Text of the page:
It is an object of the present invention, therefore, to indicate a new method of cooling a heated or heat-o treated flow containing solid and/or semisolid particles offoodstuff character without the associated inconveniences of the type discussed above.
It is another object of the invention to indicate a method for the cooling of heterogeneously composed, highly viscous products which is both rapid and effective and which can be integrated very well in a continuous, aseptic packaging process using modern, rational packing machines.
These objects have been achieved in accordance with the present invention in that the method described in the introduction has been given the characteristics described in detail in the following claim 1.
Preferred practical embodiments of the method in accordance with the invention have been given, moreover, the characteristics specified in the following subsidiary claims.
In the following the invention will be described and explained in detail with special reference to the attached drawing which illustrates schematically how the method in accordance with a preferred embodiment of the invention is intended to be carried out in connection with the heat sterilization of a flow containing solid and/or semisolid foodstuff particles.
The drawing thus shows schematically a system for heat sterilization and subsequent cooling of a foodstuff flow CA 02029191 1998-0~-06 containing both liquid and solid or semisolid phases, e.g.
a vegetable soup or a meat/sauce mixture. The system comprises a heating or heat-sterilizing device 1 with an inlet pipe 2 and an outlet pipe 3 which in turn is connected to a shunt or parallel duct 4 at branch points 5 and 6 located upstream and downstream respectively. In the duct circuit 4 is arranged a heat exchanger and cooling device 7 and a pump 8 located before the downstream branch point 6. The outlet pipe 3 may be connected after the o downstream branch point 6, for example, to the product filling pipe of an aseptic packing machine, not shown, of the type which forms, fills and closes aseptic packages under aseptic conditions. The heating device 1 may be a conventional heat exchanger device of the plate type, but is preferably an ohmic heating device which very rapidly heats the product intended for sterilization to a predetermined, suitable sterilization temperature. The heat exchanger or cooling device 7 too may be of the plate type or of some other known kind.
By means of the system shown, the method in accordance with the invention is carried out in the following manner.
The product, for example vegetable soup or sauce/meat mixture, is conducted through the inlet pipe 2 into the heating device 1 and is heated to a predetermined sterilization temperature. The heated or sterilized product is discharged through the outlet pipe 3 and is divided into a high-particle flow and a low-particle flow.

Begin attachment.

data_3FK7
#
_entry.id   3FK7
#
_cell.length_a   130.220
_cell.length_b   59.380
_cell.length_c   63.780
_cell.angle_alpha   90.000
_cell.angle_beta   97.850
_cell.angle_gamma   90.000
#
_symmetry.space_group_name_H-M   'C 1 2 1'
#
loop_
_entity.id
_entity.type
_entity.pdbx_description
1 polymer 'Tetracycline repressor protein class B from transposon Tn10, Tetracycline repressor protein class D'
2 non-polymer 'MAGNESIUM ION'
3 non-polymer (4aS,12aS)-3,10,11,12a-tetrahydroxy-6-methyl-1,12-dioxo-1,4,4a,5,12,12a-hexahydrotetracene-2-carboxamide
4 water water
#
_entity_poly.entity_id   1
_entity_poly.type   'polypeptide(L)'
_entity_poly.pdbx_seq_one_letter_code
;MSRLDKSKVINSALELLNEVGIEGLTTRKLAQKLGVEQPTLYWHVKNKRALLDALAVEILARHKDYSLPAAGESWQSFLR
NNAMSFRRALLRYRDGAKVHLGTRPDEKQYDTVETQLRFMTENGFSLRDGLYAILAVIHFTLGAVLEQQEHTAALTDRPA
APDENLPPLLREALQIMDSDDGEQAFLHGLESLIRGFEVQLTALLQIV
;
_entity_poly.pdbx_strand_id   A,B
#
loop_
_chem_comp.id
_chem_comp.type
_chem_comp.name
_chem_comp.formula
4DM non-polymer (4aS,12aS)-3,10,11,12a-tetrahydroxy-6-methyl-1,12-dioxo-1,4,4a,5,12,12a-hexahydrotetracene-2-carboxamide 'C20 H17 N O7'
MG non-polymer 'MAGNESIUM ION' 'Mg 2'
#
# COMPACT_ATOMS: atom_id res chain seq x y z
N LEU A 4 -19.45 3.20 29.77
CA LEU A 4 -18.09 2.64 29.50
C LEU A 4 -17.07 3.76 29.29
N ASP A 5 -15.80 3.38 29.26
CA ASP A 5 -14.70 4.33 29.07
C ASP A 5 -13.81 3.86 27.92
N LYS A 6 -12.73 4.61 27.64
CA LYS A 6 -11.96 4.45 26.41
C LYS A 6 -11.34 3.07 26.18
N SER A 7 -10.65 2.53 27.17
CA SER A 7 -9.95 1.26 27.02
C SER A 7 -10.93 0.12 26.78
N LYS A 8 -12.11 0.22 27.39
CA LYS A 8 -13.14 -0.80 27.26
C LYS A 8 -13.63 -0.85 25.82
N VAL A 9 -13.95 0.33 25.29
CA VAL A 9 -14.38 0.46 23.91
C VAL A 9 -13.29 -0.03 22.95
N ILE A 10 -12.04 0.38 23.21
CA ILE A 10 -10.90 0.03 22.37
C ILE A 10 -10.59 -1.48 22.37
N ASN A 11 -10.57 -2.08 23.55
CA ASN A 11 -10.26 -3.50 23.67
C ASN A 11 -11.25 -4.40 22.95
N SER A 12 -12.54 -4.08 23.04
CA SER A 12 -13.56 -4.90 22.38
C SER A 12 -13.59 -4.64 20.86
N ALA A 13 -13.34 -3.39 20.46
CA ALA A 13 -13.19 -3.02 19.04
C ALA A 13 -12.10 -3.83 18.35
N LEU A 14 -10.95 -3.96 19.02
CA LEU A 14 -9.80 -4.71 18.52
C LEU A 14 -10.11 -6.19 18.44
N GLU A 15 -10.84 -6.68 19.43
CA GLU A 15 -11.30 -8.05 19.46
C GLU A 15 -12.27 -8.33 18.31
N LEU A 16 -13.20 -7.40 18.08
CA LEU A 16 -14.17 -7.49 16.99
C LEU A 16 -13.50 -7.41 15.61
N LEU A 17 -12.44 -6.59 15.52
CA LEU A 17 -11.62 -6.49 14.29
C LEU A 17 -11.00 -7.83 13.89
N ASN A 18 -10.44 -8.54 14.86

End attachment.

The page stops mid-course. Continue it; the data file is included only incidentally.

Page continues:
The low-particle flow is discharged from the pipe 3 through the duct 4 with the help of any suitable separating device which readily lets through the liquid product phase but which on the other hand prevents particles above a certain minimum particle size from passing through the separating unit into the duct 4 and be pumped with the help of the pump 8 through the heat exchanger and cooling device 7 for CA 02029191 1998-0~-06 cooling by means of heat exchange with a colder medium in a manner known in itself. From the device 7 the cooled, low-particle flow is pumped back into the outlet pipe 3 at the branch point 6 where the cooled flow is remixed with the high-particle flow separated at the branch point 5. At the remixing point 6 a spontaneous intimate contact occurs between the cooled flow and the particles in the warmer flow which thereby are effectively cooled and partly continue to be cooled during the further progress of the lo combined flow through the pipe 3 into the packing machine, not shown in the drawing.
With the help of the method in accordance with the invention it is thus possible to cool very rapidly the heated or heat-treated product flow containing solid and/or semisolid foodstuff particles, and, in particular, the method has been found to be specially effective in the cooling of more highly viscous product mixtures containing particle fractions larger by volume than the liquid phase.
An effective and rapid cooling is achieved even if the volume of the liquid component of the product mixture amounts to not more than a few per cent (~) of the solid or semisolid phase.

Claims (5)

1. A method for the cooling of a heated product flow containing solid and/or semisolid particles of foodstuff character, which includes the steps of:
separating the flow at a separation point into a high-particle flow having particles greater than a predetermined size, and a low-particle flow having particles smaller than said predetermined size;
cooling said low-particle flow; and subsequently mixing said low particle-flow with said high-particle flow downstream of said separation point, whereby said cooled low-particle flow serves as a cooling medium for said high-particle flow.
2. A method as defined in claim 1, wherein said product flow is separated by a pump which continuously separates said low-particle flow and said high-particle flow and, after cooling of said low-particle flow, pumps said cooled low-particle flow back to mix it again with said high-particle flow.